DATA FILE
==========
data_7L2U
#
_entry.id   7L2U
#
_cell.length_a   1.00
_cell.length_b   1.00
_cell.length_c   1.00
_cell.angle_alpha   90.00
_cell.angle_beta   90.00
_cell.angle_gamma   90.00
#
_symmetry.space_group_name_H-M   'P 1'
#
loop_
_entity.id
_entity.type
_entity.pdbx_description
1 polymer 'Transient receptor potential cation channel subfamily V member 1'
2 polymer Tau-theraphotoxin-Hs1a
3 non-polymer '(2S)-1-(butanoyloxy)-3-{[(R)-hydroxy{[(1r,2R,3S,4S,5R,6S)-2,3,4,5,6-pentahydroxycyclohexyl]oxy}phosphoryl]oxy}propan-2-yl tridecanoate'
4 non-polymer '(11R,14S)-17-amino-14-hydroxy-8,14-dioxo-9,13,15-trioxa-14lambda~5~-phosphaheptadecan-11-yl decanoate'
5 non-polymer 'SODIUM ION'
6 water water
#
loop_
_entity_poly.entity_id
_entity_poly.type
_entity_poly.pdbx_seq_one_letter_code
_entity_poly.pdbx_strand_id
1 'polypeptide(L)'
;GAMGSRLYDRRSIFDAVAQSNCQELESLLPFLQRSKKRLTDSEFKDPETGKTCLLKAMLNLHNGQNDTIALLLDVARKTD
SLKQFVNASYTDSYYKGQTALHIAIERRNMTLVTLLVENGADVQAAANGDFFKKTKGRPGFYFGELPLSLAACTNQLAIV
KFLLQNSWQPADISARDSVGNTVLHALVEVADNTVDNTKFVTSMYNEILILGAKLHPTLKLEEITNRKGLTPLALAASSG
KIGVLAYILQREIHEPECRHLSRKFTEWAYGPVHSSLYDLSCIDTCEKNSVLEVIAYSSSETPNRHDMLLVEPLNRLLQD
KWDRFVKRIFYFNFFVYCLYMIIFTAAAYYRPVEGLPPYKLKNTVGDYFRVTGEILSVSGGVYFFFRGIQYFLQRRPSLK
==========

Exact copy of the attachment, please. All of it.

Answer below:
data_7L2U
#
_entry.id   7L2U
#
_cell.length_a   1.00
_cell.length_b   1.00
_cell.length_c   1.00
_cell.angle_alpha   90.00
_cell.angle_beta   90.00
_cell.angle_gamma   90.00
#
_symmetry.space_group_name_H-M   'P 1'
#
loop_
_entity.id
_entity.type
_entity.pdbx_description
1 polymer 'Transient receptor potential cation channel subfamily V member 1'
2 polymer Tau-theraphotoxin-Hs1a
3 non-polymer '(2S)-1-(butanoyloxy)-3-{[(R)-hydroxy{[(1r,2R,3S,4S,5R,6S)-2,3,4,5,6-pentahydroxycyclohexyl]oxy}phosphoryl]oxy}propan-2-yl tridecanoate'
4 non-polymer '(11R,14S)-17-amino-14-hydroxy-8,14-dioxo-9,13,15-trioxa-14lambda~5~-phosphaheptadecan-11-yl decanoate'
5 non-polymer 'SODIUM ION'
6 water water
#
loop_
_entity_poly.entity_id
_entity_poly.type
_entity_poly.pdbx_seq_one_letter_code
_entity_poly.pdbx_strand_id
1 'polypeptide(L)'
;GAMGSRLYDRRSIFDAVAQSNCQELESLLPFLQRSKKRLTDSEFKDPETGKTCLLKAMLNLHNGQNDTIALLLDVARKTD
SLKQFVNASYTDSYYKGQTALHIAIERRNMTLVTLLVENGADVQAAANGDFFKKTKGRPGFYFGELPLSLAACTNQLAIV
KFLLQNSWQPADISARDSVGNTVLHALVEVADNTVDNTKFVTSMYNEILILGAKLHPTLKLEEITNRKGLTPLALAASSG
KIGVLAYILQREIHEPECRHLSRKFTEWAYGPVHSSLYDLSCIDTCEKNSVLEVIAYSSSETPNRHDMLLVEPLNRLLQD
KWDRFVKRIFYFNFFVYCLYMIIFTAAAYYRPVEGLPPYKLKNTVGDYFRVTGEILSVSGGVYFFFRGIQYFLQRRPSLK